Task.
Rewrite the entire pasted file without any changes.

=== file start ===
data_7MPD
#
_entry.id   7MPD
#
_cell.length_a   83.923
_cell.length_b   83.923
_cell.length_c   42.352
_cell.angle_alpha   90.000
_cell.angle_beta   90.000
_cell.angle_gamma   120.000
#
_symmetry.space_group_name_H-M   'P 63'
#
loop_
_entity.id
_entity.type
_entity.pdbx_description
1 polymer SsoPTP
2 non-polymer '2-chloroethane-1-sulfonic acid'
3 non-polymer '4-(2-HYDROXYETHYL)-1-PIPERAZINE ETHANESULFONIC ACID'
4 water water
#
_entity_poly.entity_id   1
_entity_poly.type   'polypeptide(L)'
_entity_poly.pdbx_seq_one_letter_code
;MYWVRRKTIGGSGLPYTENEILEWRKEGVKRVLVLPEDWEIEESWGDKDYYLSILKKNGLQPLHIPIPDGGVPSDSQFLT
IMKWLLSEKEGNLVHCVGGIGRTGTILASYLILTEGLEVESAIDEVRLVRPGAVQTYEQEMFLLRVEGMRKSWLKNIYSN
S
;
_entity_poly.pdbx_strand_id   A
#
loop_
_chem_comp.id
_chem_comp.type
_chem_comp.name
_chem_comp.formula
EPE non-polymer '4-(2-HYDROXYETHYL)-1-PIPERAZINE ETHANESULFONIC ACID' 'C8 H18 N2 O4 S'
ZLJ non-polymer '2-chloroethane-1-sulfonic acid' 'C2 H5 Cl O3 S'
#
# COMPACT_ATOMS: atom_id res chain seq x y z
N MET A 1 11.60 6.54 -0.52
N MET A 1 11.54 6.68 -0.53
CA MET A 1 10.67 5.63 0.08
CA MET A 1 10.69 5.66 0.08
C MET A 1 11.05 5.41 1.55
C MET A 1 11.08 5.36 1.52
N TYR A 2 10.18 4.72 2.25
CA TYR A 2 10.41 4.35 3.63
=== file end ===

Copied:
data_7MPD
#
_entry.id   7MPD
#
_cell.length_a   83.923
_cell.length_b   83.923
_cell.length_c   42.352
_cell.angle_alpha   90.000
_cell.angle_beta   90.000
_cell.angle_gamma   120.000
#
_symmetry.space_group_name_H-M   'P 63'
#
loop_
_entity.id
_entity.type
_entity.pdbx_description
1 polymer SsoPTP
2 non-polymer '2-chloroethane-1-sulfonic acid'
3 non-polymer '4-(2-HYDROXYETHYL)-1-PIPERAZINE ETHANESULFONIC ACID'
4 water water
#
_entity_poly.entity_id   1
_entity_poly.type   'polypeptide(L)'
_entity_poly.pdbx_seq_one_letter_code
;MYWVRRKTIGGSGLPYTENEILEWRKEGVKRVLVLPEDWEIEESWGDKDYYLSILKKNGLQPLHIPIPDGGVPSDSQFLT
IMKWLLSEKEGNLVHCVGGIGRTGTILASYLILTEGLEVESAIDEVRLVRPGAVQTYEQEMFLLRVEGMRKSWLKNIYSN
S
;
_entity_poly.pdbx_strand_id   A
#
loop_
_chem_comp.id
_chem_comp.type
_chem_comp.name
_chem_comp.formula
EPE non-polymer '4-(2-HYDROXYETHYL)-1-PIPERAZINE ETHANESULFONIC ACID' 'C8 H18 N2 O4 S'
ZLJ non-polymer '2-chloroethane-1-sulfonic acid' 'C2 H5 Cl O3 S'
#
# COMPACT_ATOMS: atom_id res chain seq x y z
N MET A 1 11.60 6.54 -0.52
N MET A 1 11.54 6.68 -0.53
CA MET A 1 10.67 5.63 0.08
CA MET A 1 10.69 5.66 0.08
C MET A 1 11.05 5.41 1.55
C MET A 1 11.08 5.36 1.52
N TYR A 2 10.18 4.72 2.25
CA TYR A 2 10.41 4.35 3.63